By Jackson Mutabazi
Today the Ugandan military court has released seven Rwandans, amongst them long-detained people like Rene Rutagungira, Claude Iyakaremye, Ernest Rwamucyo and his friend Augustine Rutayisire. The General Court Martial sitting at Makindye in the Ugandan capital set the Rwandans free this morning.
The full details of the ruling are yet to come out.
It will be remembered that Ugandan military authorities abducted these Rwandans from different places, and took them away to dungeons where they were subjected to different kinds of torture. The charges against them kept changing. Rutagungira who was abducted in August 2017 by agents of CMI in the Kampala neighborhood of Bakuli was first accused of “espionage”. Then it changed to “kidnapping of Rwandan refugees”.
The same happened with Rwamucyo and Rutayisire in Mbarara in May 2018. The same happened to many others. The arrests were never arrests but abductions. Due process was never part of the equation. The victims, and their lawyers, have always maintained their innocence. They suffered because the Ugandan regime is in bed with groups, like Kayumba Nyamwasa’s RNC, to destabilize Rwanda. In this situation any Rwandan can be picked, out of the blue, and taken away.
Rutagungira was only a businessman and knew nothing about “spying”, his wife said. All the others too only did their businesses. The surprising thing was that they were even tried in military court. As civilians the Ugandan constitution is clear, a military court martial has no competence to try them. Beyond that, their lawyers Eron Kiiza, Anthony Odur, Gawaya Tegulle and others have strenuously maintained the charges against them were bogus.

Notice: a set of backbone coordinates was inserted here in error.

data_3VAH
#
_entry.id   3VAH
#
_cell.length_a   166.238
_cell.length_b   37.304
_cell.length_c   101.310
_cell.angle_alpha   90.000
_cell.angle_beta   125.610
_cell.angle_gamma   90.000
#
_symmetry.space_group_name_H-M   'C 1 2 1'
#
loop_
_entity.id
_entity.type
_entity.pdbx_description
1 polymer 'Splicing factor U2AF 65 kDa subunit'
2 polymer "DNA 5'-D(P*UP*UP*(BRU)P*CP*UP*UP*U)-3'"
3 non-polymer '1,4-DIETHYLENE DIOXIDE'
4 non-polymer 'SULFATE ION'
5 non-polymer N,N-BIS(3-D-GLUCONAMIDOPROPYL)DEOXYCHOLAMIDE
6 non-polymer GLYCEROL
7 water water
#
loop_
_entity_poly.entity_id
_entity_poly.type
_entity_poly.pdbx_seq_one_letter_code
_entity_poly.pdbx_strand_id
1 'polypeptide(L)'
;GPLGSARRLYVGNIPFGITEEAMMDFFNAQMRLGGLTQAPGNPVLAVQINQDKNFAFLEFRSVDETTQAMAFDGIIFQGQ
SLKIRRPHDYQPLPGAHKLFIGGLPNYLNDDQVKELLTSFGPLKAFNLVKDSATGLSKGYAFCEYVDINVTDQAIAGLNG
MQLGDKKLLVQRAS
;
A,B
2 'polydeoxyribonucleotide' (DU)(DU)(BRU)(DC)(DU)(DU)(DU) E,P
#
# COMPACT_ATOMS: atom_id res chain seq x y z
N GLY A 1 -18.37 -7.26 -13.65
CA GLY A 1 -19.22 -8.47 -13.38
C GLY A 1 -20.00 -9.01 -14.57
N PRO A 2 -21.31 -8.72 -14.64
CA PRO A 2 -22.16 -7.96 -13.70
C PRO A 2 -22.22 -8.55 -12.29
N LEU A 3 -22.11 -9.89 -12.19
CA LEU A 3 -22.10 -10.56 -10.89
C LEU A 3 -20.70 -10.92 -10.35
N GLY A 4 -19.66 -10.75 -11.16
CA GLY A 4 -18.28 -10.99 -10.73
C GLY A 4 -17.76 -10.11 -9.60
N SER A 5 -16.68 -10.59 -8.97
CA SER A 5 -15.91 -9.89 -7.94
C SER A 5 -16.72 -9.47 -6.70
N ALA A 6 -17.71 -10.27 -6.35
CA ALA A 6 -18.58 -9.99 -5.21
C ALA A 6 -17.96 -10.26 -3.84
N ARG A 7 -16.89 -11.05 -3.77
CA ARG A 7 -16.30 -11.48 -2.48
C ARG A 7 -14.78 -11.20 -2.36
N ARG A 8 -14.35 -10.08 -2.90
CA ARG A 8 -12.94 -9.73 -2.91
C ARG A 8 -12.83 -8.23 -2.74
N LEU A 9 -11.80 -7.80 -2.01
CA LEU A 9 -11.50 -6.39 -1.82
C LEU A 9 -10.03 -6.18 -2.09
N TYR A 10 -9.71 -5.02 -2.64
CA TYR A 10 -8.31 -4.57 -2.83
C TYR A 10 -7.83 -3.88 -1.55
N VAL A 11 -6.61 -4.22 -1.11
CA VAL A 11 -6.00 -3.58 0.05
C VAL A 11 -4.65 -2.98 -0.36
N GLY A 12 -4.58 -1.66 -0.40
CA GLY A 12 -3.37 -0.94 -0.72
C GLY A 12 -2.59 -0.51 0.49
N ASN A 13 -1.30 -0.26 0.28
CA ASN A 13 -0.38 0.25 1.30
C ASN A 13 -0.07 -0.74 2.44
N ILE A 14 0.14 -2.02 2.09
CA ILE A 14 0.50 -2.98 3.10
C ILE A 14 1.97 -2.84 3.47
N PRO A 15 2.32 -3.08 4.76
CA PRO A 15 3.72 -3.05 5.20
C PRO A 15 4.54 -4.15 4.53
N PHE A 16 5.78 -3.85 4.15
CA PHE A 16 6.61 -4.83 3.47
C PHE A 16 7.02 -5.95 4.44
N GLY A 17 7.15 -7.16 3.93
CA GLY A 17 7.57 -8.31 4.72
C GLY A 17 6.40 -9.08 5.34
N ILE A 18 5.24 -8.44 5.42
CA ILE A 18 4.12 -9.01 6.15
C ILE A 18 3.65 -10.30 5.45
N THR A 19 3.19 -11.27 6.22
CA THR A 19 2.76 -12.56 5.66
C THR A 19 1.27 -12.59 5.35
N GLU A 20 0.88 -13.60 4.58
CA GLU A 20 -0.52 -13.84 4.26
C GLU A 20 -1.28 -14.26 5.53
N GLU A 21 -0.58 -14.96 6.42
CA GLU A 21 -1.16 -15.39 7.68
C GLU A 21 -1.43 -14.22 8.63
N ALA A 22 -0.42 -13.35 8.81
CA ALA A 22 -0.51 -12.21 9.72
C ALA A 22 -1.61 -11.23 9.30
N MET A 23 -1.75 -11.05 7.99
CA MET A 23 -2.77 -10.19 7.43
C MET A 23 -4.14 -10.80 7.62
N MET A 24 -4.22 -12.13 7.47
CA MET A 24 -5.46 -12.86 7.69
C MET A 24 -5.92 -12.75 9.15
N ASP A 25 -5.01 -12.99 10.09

“There was no evidence, not a single bit, against our clients,” Kiiza stressed. “It was just illegal detention from the word go, and to compound it they even tortured these innocent people and abused their rights with the illegal detentions and the military trials,” Kiiza added.
However though the released men and their families can heave a sigh of relief, and rejoice, hundreds more Rwandans still languish in illegal detention in Ugandan prisons, dungeons and so-called safe houses.
With the release of the seven, the public should not forget that Ugandan authorities for a long time denied they were illegally detaining Rwandans, a Kigali analyst remarked.
“The problem is far worse!” he added.